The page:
Available for the first time fifty years after the author’s death, Studies of the Book of Mormon presents this respected church leader’s investigation into Mormonism’s founding scripture. Reflecting his talent for combining history and theology, B. H. Roberts considered the evident parallels between the Book of Mormon and Ethan Smith’s View of the Hebrews, a book that predated the Mormon scripture by seven years. If the Book of Mormon is not historical, but rather a reflection of the misconceptions current in Joseph Smith’s day regarding Indian origins, then its theological claims are suspect as well, Roberts asserted.
In this and other research, it was Roberts’s proclivity to go wherever the evidence took him, in this case anticipating and defending against potential future problems. Yet the manuscript was so poorly received by fellow church leaders that it was left to Roberts alone to decide whether he had overlooked some important piece of the puzzle or whether the Mormon scripture’s claims were, in fact, illegitimate. Clearly for most of his colleagues, institutional priorities overshadowed epistemological integrity.
But Roberts’s pathbreaking work has been judged by the editor to be methodologically sound–still relevant today. It shows the work of a keen mind, and illustrates why Roberts was one of the most influential Mormon thinkers of his day. The manuscript is accompanied by a preface and introduction, a history of the documents’ provenances, a biographical essay, correspondence to and from Roberts relating to the manuscript, a bibliography, and an afterword–all of which put the information into perspective.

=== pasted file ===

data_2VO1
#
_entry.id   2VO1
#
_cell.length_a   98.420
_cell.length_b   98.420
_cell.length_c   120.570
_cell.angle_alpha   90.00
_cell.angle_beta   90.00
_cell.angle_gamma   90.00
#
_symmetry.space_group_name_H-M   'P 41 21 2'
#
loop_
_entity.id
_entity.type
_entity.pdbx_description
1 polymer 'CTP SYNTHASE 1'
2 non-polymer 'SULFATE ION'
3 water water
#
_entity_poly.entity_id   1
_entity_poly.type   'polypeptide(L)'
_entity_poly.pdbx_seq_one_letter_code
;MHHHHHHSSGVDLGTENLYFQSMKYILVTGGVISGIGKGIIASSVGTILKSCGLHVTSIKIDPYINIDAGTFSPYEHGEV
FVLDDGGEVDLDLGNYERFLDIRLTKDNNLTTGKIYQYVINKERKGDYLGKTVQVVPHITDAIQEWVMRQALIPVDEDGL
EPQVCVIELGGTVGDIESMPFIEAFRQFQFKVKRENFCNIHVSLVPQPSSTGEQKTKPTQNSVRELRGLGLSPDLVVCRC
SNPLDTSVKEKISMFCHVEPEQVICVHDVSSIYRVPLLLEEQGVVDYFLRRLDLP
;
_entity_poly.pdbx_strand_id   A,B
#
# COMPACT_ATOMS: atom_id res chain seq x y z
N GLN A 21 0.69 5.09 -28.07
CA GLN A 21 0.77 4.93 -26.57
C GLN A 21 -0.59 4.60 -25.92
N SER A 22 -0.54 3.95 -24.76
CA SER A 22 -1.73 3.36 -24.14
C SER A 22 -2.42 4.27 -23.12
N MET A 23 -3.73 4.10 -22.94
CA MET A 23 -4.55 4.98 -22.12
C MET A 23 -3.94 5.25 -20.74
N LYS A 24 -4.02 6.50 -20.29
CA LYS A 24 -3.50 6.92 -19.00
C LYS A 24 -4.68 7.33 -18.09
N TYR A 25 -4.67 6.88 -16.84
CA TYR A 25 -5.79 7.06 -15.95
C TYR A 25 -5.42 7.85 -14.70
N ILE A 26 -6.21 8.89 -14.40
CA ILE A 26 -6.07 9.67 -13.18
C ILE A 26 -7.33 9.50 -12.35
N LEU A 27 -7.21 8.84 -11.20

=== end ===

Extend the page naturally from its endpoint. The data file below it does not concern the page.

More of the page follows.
Brigham Henry Roberts, born in England in 1857, was president of the LDS First Quorum of the Seventy and assistant church historian. His numerous historical (A Comprehensive History of the Church; Joseph Smith, The Prophet-Teacher; Life of John Taylor; The Missouri Persections; The Mormon Battalion, Its History and Achievements; Outlines of Ecclesiastical History; The Rise and Fall of Nauvoo; Succession in the Presidency of the Church of Jesus Christ of Latter-day Saints) and theological works (A New Witness for God; The Mormon Doctrine of Deity: The Roberts-Van der Donckt Discussion; The Seventy’s Course in Theology; Studies of the Book of Mormon; The Truth, The Way, The Life: An Elementary Treatise on Theology) which are still considered authoritative, earned him the epithet “defender of the faith.” He died in 1933.
Brigham D. Madsen is Professor Emeritus of History and past vice president of the University of Utah, recipient of a Distinguished Teacher of the Year Award, as well as the Distinguished Service Award from the Utah Academy of Sciences, Arts, and Letters. He is the author of Glory Hunter: A Biography of Patrick Edward Connor (Utah State Historical Society Best Military History Award), North to Montana! Jehus, Bullwhackers, and Mule Skinners on the Montana Trail (Westerners International Best Book Award), The Shoshoni Frontier and the Bear River Massacre (Westerners International Best Book Award), Studies of the Book of Mormon (John Whitmer Historical Association Best Book Award), and other volumes, including his own popular autobiography, Against the Grain: Memoirs of a